The Bible uses some phrases that cause me to wonder if we are different then they are and think we best take notice to consider. For example, do you ever charge anyone before the Lord? Note what Paul wrote here:
I charge you before the Lord to have this letter read to all the brothers and sisters.
At the start of the letter, Paul praises the Thessalonians for what great Christians they are and actually has no harsh words for these people he greatly admires.
Charge Anyone Before the Lord?
What was he thinking? He did not say this in any other letter. I would think he had some reason to say that in Corinthians where he is fighting with many elements. Yet Paul had no such command for the Corinthians. I have never said this to anyone. Have you?
Jesus called the Pharisees’ sons of the devil and flipped over the tables with lots of other people’s coins. I have never done that, but I think we could be justified in some rare occasions. One women said my wife’s words were of the Devil once. Her reason for saying this is that my wife’s words did not agree with hers. That is a bad reason to use a big gun like when Jesus called out the Pharisees who were leading people to hell confidently. You may also want to read, God Describes Himself as a Father.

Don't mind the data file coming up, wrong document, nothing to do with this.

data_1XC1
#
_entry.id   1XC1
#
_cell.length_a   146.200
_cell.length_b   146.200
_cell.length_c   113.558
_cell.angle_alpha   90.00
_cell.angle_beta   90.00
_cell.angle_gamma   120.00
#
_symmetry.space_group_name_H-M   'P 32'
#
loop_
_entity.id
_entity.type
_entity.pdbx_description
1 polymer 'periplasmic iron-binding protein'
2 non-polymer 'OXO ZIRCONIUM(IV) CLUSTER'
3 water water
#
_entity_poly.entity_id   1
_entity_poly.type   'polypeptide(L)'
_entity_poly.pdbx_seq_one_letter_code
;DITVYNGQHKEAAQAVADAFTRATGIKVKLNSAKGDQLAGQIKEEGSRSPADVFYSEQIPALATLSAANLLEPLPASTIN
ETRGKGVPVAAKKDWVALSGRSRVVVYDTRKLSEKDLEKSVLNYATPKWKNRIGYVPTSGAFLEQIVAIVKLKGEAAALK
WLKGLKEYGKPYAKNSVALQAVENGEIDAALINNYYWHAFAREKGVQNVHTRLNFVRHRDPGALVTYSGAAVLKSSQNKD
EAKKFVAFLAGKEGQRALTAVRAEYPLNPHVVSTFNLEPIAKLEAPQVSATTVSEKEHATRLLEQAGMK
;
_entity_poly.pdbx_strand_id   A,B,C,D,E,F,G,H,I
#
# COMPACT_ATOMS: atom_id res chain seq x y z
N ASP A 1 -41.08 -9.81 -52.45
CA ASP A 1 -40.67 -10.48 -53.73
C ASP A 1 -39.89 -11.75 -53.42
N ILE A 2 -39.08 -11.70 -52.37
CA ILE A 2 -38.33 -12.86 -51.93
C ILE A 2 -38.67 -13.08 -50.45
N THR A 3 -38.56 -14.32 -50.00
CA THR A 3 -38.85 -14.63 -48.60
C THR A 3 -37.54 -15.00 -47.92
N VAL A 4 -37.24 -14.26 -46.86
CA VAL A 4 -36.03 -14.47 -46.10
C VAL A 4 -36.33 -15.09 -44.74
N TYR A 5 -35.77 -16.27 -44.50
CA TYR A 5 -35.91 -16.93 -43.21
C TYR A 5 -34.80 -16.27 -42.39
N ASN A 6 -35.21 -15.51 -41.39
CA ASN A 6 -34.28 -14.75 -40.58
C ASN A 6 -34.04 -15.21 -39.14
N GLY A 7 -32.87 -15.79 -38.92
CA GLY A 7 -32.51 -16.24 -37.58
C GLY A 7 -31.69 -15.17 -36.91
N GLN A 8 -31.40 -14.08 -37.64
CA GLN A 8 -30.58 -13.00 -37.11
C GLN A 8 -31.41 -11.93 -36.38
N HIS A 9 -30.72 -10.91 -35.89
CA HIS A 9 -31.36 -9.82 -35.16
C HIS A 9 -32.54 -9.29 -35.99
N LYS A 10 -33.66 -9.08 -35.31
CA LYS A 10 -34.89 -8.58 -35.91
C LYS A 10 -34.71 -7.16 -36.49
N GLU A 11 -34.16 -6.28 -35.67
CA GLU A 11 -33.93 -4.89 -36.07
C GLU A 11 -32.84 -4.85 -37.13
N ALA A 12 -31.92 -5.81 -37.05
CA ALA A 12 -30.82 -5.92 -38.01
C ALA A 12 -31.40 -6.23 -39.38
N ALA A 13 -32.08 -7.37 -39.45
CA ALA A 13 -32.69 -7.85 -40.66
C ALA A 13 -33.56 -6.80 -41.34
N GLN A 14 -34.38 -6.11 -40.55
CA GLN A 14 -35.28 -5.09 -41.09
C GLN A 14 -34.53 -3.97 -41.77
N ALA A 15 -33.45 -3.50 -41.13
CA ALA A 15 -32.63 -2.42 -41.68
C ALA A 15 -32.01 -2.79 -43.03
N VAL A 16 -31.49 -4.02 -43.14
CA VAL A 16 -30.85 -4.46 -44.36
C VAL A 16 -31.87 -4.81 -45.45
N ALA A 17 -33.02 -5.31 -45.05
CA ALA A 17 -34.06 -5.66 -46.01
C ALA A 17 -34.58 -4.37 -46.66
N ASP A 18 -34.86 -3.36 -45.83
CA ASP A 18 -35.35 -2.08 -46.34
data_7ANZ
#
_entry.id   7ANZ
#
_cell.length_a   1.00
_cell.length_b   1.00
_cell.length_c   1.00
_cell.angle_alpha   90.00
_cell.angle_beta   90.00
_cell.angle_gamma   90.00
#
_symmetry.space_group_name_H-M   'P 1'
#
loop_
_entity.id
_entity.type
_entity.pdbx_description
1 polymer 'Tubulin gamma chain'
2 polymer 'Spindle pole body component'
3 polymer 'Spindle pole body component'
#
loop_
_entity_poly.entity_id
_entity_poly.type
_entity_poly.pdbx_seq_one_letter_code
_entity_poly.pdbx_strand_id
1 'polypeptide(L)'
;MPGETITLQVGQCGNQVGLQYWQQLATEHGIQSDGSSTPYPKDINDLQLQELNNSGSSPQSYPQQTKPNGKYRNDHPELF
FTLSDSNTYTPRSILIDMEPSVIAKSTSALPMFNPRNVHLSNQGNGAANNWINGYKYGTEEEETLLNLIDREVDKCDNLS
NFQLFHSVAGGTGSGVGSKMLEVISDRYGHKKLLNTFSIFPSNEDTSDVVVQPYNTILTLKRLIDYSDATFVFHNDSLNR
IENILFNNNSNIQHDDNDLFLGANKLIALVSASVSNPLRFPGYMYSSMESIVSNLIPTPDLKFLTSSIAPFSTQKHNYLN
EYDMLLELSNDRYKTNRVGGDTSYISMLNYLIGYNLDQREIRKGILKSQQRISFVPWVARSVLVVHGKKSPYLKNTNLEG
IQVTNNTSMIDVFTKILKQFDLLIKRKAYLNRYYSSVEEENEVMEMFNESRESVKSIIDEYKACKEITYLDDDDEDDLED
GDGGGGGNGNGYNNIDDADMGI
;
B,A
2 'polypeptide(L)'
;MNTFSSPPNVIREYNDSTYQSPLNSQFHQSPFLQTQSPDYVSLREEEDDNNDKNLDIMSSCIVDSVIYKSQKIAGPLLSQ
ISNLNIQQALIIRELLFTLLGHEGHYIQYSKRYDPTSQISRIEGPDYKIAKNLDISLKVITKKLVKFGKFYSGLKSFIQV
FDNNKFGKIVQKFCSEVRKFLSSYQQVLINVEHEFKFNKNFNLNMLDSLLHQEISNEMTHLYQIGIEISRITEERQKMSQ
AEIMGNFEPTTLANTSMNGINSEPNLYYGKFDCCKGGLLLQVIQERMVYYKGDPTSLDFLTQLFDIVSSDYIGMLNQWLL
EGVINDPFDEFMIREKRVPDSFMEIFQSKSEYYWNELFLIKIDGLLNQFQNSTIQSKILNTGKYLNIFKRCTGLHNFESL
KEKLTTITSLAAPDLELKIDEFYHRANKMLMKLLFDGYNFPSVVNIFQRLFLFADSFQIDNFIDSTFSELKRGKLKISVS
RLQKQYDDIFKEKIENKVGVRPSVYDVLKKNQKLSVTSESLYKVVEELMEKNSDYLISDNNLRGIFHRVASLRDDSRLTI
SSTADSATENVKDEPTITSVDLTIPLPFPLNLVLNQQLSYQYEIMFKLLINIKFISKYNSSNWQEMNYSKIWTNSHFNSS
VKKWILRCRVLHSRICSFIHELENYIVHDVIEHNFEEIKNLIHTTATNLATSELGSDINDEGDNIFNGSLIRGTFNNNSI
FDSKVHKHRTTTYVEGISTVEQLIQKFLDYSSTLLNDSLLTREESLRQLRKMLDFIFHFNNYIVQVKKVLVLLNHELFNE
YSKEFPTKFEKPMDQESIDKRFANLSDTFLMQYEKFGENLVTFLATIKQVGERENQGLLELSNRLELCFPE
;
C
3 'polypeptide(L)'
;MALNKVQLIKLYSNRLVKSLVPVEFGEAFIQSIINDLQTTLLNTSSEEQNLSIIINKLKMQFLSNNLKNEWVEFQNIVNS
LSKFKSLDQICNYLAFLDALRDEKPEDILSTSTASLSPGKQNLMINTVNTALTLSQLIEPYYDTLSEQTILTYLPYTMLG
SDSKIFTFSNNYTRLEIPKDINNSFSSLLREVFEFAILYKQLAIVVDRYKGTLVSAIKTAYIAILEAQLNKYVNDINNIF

Paul charges Timothy before God to be a good pastor in 1Timothy 4:1. There, Paul is empowering an important pastor and knows he will die soon. It seems fitting.
To the Colossians, he merely said to share with Laodicea. In his second letter to the Thessalonians, he did not command them to read in any way.
What About in 1st Thessalonians?
However, I am puzzled about Paul in 1st Thessalonians. In my mind, if the leaders had something against some people, and I was afraid they would not share the letter, I suppose we could try this. On the contrary, Paul was totally satisfied with this church all around. Here, however, the only oddity is that he does not name who carried the letter. Maybe it was not delivered formally, and so he wondered if they would share it? We can not know.
It makes sense if Paul says I charge you before the Lord to refrain from immorality.
Paul here demands they read a letter because he wrote it. Seems trivial. However, he was right that what he wrote was valuable to all.
We still see it as precious even 2000 years later. I guess Paul knew that they really needed this and had nothing like it. He was right.
In conclusion, Paul was an apostle and thus could command all he wanted. However, he says he is an example to follow. We need to be careful using big guns. I should not go about charging my kids before God to take out the trash though I might like to. It is not wrong to dump over the tables of the money changers. They might kill you, however.
“God, help us take you seriously. You commonly write in the Bible in a way that we neither talk nor do. Help us live in your Kingdom culture and not be stuck in ours.”